Part of The Calendar Art collection of 14 paintings depicting 14 of the most important celebrations of the pastoral Romanian year, all created in chronological order (but not necessarily previewed in this manner here). The inspiration came from the rich culture, traditions and mythology of one of the most authentic Romanian area, Mărginimea Sibiului. After thoroughly studying the landmarks of the celebratory year of the locals, rich in traditions, songs and dances, it’s clear that we’re looking at 3 main cultural layers- the base one, an ancestral religion that’s left only residual information for us, a middle layer of the solar cult (inherited by the cult of Mithra) and the last and most present in today’s collective conscience, the Christian layer (their initiators made a clear effort, at Christianity’s beginnings to change the subject of the “pagan”’s celebrations- instead of celebrating the winter Solstice we celebrate the birth of Jesus, instead of celebrating an old Thracian god of thunder and rain, on the exact day, we celebrate Saint Elijah).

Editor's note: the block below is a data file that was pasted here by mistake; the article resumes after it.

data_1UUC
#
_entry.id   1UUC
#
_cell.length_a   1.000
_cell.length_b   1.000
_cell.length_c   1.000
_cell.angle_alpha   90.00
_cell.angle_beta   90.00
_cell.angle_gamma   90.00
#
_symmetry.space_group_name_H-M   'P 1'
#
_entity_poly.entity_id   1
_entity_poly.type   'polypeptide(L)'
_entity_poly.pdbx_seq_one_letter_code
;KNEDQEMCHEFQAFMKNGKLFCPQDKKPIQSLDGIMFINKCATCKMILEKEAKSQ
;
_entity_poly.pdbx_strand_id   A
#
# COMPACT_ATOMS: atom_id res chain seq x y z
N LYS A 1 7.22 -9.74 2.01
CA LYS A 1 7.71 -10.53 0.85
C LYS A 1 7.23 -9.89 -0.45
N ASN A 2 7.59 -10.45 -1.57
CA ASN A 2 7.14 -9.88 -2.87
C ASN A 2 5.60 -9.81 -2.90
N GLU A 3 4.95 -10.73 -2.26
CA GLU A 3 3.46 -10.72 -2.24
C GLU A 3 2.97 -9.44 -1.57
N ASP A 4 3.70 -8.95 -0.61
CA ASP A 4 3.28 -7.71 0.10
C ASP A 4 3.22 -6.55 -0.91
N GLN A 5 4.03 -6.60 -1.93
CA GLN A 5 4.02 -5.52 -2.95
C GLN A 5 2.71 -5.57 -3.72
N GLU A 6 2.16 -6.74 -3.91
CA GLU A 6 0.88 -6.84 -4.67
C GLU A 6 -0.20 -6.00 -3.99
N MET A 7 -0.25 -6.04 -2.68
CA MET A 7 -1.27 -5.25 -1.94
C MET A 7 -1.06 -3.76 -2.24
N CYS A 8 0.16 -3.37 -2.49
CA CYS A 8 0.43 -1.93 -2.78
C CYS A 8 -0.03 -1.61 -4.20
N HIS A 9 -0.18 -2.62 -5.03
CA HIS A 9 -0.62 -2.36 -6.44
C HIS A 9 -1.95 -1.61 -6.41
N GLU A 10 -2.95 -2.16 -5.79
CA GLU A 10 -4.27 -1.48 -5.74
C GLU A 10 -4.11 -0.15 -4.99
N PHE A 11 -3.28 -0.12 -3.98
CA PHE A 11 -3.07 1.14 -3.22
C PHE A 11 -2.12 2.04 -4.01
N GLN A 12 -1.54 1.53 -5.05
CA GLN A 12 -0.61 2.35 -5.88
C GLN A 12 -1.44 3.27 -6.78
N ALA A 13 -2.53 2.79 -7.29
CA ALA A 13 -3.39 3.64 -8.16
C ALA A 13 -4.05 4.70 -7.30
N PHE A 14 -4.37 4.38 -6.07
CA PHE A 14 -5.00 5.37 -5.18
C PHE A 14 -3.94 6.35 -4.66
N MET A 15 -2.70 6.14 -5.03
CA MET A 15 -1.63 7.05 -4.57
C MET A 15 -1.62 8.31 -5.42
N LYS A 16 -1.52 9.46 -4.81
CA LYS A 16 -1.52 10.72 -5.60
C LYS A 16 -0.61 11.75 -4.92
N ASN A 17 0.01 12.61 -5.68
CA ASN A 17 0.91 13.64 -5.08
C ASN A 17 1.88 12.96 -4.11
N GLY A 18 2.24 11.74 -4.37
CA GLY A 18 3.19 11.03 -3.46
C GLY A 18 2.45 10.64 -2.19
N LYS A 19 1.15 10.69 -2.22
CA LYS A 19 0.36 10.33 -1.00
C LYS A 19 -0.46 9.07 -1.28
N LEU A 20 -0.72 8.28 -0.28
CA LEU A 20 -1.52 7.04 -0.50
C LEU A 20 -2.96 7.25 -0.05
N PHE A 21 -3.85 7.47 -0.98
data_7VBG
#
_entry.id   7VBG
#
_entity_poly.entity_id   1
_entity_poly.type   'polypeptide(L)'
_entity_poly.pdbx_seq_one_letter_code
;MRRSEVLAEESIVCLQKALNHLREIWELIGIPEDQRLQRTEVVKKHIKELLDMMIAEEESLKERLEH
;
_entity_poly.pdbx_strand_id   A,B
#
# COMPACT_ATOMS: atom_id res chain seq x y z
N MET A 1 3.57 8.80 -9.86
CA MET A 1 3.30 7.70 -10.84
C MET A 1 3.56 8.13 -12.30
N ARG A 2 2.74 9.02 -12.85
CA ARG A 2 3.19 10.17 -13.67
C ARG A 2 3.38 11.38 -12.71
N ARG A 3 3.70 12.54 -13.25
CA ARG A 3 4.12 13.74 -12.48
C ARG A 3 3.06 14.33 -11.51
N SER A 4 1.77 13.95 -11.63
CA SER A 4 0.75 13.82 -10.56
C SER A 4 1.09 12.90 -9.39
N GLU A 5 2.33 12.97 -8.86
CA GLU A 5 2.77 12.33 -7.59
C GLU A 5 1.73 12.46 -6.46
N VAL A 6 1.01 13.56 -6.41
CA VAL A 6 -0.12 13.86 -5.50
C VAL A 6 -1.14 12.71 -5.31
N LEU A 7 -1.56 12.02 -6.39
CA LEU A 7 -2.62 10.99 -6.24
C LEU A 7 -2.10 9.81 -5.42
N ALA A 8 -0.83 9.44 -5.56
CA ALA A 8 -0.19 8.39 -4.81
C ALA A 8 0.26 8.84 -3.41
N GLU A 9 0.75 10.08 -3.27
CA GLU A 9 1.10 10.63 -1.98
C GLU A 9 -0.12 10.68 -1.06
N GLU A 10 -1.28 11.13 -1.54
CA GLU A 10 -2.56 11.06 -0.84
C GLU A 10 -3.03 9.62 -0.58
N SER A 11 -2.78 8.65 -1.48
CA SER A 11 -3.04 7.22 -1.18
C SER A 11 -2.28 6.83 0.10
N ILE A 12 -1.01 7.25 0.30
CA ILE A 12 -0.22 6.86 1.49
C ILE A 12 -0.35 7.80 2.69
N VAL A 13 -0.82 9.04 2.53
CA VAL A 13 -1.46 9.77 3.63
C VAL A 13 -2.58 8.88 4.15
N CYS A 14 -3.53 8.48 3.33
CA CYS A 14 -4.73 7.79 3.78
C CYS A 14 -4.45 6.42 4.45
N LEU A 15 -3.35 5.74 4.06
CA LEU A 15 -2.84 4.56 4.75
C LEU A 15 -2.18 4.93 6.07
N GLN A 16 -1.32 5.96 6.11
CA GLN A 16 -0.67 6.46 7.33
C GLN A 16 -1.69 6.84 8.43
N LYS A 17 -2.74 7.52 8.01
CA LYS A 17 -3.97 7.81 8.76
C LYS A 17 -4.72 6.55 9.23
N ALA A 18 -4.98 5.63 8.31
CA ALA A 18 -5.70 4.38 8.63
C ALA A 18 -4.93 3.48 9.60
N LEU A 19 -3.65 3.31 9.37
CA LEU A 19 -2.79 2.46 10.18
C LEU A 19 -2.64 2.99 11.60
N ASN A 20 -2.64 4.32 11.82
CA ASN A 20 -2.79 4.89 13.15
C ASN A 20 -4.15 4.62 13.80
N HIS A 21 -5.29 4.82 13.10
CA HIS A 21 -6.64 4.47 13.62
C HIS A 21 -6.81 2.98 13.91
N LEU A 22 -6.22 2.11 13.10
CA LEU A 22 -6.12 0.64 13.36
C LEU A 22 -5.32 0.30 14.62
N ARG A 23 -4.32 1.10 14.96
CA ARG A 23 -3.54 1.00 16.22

In ancient times, the first day of August was assigned strong totemic valences. Macoveiul Ursului, Ziua Sulului, The Breeding of the Bears, and The Hives’ Macovei are names for the same celebration, relics of pre-Christian holidays that coincided with the beginning of the bear mating season.
According to the ethnologist Ion Ghinoiu, “Maccabees” is a “protective deity of bears, celebrated on August 1st, who took the name of the seven Maccabean brothers, the sons of Salomonia and the martyrs of Eleazar, or of the Holy Martyr Maccabea. At this time of the year, the bears mate and the beekeepers extract the last honey, traditionally used as a cure for diseases.